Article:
Battlefront Assemblages: Civic Participation in the Age of Mediatized Warfare

Date of Award

May 2019

Degree Type


Degree Name

Doctor of Philosophy (PhD)


Social Sciences


Jennifer Stromer-Galley


affordances, assemblages, digital activism, mediatization, Ukraine, warfare

Subject Categories

Social and Behavioral Sciences


Digital war is an emerging field, in which scholars seek to comprehend the structural changes brought about by the advancement of digital media to the ways that contemporary wars are fought, represented, made sense of, and remembered. One of the most interesting changes in the conduct of mediatized warfare is the emergence of unprecedented participatory opportunities afforded by the online media platforms. As audiences and consumers have become the networked publics of the digital age, some of them found innovative ways to use digital media for nonviolent, yet productive resistance to the military conflict. Straddling sociology, media studies, and military studies, I shed light on affordances for civic participation in military conflicts. The ongoing Ukrainian conflict, which started in 2014 with the annexation of the Crimean peninsula, provides a rich empirical context to explore civic participation in mediatized warfare.

The dissertation consists of a theory chapter and three empirical chapters that were published as peer-reviewed journal articles. Each of the chapters answers one of the three research questions. How are digital media used to enable/foster/facilitate public participation in a military conflict? How do mediated narratives mobilize networked publics to resist impending occupation? Finally, what are the mechanisms of transnational participation in military campaigns in the digital age? To answer these questions, the dissertation triangulates ethnographic and computational methods. Specifically, I make use of infrastructure ethnography, which includes 28 semi- structured interviews, narrative analysis, social network analysis, and semantic mapping.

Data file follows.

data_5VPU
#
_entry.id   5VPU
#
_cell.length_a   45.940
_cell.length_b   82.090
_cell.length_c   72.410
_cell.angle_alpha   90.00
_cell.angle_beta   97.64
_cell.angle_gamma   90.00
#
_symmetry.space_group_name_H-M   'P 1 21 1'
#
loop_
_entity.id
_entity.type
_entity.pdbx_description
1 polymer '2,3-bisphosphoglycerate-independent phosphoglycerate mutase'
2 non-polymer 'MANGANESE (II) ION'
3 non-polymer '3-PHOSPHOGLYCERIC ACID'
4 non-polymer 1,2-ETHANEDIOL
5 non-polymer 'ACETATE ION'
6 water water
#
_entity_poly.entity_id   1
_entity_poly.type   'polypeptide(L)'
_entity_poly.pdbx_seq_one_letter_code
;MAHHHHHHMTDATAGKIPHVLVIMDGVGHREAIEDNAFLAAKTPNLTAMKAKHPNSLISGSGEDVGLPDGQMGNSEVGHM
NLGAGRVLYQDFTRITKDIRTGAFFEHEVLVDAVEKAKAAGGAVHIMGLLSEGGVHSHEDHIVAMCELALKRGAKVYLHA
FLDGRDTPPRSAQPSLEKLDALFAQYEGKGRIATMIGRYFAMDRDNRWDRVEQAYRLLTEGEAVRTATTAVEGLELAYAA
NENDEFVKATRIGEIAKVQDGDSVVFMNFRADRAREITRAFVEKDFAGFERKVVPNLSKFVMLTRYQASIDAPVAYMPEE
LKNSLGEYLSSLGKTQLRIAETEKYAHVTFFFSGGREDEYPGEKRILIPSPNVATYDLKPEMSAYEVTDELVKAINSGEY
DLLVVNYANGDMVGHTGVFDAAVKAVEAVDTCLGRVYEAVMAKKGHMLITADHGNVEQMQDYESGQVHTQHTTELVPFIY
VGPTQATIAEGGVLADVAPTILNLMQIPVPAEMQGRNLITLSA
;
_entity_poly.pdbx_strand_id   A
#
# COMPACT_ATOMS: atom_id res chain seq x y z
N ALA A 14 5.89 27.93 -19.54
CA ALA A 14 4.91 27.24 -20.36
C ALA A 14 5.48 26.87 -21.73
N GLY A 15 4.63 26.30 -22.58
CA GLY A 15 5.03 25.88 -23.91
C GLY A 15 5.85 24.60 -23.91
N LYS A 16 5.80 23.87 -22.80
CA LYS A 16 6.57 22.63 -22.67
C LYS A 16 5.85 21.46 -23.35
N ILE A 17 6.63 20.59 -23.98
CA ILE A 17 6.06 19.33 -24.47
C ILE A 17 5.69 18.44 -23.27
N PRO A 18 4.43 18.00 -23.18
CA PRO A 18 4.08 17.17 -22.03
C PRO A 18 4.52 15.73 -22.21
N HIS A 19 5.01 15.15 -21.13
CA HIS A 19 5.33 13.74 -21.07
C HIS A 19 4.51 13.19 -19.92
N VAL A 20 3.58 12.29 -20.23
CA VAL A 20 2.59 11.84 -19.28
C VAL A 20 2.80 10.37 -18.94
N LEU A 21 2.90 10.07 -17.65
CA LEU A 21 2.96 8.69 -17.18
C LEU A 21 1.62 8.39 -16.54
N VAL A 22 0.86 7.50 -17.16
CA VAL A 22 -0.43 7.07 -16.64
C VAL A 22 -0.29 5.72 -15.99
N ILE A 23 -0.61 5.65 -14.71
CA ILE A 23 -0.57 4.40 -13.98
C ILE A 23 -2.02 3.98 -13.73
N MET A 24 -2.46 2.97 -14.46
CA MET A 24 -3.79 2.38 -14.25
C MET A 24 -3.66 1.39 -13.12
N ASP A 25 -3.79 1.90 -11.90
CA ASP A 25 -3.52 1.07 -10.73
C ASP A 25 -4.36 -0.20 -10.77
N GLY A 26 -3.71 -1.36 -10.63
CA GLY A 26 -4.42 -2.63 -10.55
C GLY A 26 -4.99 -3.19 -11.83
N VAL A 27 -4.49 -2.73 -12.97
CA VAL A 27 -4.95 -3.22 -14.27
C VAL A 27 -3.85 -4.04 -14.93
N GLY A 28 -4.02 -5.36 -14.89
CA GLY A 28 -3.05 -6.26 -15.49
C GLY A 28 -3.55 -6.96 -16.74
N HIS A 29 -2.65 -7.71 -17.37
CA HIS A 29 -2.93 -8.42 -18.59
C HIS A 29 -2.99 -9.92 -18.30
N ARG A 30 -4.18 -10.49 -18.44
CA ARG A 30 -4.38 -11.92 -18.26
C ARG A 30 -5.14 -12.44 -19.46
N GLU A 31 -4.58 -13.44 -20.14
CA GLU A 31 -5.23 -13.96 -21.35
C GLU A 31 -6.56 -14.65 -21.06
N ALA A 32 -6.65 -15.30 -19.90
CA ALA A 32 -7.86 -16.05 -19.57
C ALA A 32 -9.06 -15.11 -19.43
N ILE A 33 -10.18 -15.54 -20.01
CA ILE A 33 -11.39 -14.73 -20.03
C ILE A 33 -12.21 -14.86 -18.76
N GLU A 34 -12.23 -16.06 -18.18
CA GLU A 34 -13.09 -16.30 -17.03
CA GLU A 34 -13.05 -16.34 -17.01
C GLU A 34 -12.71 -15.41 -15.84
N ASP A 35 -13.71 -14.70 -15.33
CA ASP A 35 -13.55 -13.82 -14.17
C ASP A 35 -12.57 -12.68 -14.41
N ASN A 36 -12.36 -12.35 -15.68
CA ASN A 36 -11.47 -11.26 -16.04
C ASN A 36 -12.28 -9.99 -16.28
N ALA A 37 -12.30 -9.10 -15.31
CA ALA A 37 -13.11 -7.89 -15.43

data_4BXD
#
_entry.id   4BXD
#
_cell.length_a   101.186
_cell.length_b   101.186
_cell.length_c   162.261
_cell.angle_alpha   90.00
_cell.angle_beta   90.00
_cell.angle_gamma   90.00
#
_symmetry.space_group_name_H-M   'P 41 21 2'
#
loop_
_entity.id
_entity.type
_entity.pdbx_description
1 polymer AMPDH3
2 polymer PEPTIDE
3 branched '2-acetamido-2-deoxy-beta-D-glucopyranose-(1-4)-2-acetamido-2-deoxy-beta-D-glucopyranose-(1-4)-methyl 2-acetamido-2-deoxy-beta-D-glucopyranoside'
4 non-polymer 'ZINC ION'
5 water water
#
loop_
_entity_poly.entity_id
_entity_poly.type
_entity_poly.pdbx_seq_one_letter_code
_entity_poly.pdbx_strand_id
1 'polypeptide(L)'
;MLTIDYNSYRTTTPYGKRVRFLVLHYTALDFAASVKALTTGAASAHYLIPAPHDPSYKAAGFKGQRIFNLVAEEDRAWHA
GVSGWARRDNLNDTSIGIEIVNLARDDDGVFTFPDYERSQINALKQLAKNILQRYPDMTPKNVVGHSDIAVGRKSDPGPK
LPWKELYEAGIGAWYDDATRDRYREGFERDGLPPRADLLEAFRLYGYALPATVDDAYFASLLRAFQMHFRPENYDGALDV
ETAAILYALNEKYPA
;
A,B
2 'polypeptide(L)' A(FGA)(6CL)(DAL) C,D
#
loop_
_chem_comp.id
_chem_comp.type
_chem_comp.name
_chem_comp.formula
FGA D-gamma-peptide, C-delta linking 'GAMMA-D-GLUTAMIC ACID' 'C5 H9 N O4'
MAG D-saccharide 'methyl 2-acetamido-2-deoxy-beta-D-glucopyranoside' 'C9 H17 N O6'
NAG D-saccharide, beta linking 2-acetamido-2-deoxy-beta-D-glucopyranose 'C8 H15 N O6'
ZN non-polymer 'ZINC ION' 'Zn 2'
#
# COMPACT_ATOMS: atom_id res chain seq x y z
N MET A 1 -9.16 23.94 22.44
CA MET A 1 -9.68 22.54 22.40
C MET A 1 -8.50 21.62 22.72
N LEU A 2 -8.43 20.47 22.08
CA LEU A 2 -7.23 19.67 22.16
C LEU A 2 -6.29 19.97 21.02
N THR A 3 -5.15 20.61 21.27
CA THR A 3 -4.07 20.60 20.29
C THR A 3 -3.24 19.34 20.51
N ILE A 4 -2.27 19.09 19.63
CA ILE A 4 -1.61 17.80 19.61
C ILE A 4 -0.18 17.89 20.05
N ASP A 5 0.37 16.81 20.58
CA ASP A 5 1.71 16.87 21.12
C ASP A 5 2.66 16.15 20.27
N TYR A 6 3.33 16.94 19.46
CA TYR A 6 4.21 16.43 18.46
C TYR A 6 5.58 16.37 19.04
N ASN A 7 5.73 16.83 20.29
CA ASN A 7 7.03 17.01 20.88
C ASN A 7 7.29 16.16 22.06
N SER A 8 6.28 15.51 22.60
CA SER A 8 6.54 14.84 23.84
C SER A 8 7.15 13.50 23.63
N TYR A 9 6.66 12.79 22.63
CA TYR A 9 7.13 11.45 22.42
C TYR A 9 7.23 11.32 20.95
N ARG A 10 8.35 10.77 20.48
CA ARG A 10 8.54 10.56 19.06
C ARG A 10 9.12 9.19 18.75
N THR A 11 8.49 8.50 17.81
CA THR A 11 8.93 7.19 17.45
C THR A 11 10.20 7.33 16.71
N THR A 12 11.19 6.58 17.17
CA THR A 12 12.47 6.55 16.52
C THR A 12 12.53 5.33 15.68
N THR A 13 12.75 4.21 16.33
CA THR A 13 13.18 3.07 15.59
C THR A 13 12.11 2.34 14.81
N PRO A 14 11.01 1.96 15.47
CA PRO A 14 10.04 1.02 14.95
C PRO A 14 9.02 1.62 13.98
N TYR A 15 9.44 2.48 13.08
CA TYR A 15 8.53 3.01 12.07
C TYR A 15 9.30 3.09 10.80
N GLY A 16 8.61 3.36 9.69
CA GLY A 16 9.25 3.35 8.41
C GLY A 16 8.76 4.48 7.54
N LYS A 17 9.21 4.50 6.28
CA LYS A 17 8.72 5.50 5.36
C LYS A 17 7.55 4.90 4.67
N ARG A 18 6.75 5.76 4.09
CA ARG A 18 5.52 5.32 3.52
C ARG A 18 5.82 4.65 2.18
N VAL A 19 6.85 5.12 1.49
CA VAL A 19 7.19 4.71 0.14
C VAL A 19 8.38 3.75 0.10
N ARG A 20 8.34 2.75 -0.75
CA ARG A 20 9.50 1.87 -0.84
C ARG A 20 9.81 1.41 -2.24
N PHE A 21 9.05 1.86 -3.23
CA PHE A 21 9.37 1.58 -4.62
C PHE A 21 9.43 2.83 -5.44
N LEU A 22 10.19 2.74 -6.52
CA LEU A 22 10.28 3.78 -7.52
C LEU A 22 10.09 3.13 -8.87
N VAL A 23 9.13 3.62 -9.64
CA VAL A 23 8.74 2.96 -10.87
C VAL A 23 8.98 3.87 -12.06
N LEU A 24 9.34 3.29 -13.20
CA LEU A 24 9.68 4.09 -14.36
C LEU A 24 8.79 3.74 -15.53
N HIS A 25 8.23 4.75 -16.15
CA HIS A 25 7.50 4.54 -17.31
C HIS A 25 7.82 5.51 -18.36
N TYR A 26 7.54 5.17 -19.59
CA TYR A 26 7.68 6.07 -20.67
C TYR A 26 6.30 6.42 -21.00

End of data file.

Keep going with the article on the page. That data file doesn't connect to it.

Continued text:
On the micro-level, I illuminate the specific features of digitally-mediated environments that enable public participation in military conflicts. On the meso-level, I analyze networked communities of people who use digital media to resist the Russian occupation by supporting the Ukrainian army. On the macro-level, I shed light on diasporas as transnational actors that challenge the status quo of the military conflict in Ukraine. Mediating a connection between personal and political, between local and global, and between symbolic and material, these objects of analysis – affordances, local communities of volunteers, and international humanitarian networks – can each be viewed as sociotechnical assemblages nested within a larger battlefront assemblage.

This project adds a unique dimension to an emerging body of literature that examines the phenomena of mediatization and platformization by theorizing on the role that battlefront assemblages play in the context of a mediatized military conflict. Summarizing the key contribution of this dissertation to the field of media studies in general, and digital war in particular, I demonstrate that mediatized warfare operates through surveillance assemblages, and power is reconfigured, reconstituted and negotiated within these assemblages.


SURFACE provides description only. Full text may be available to ProQuest subscribers. Please ask your Librarian for assistance.

This document is currently not available here.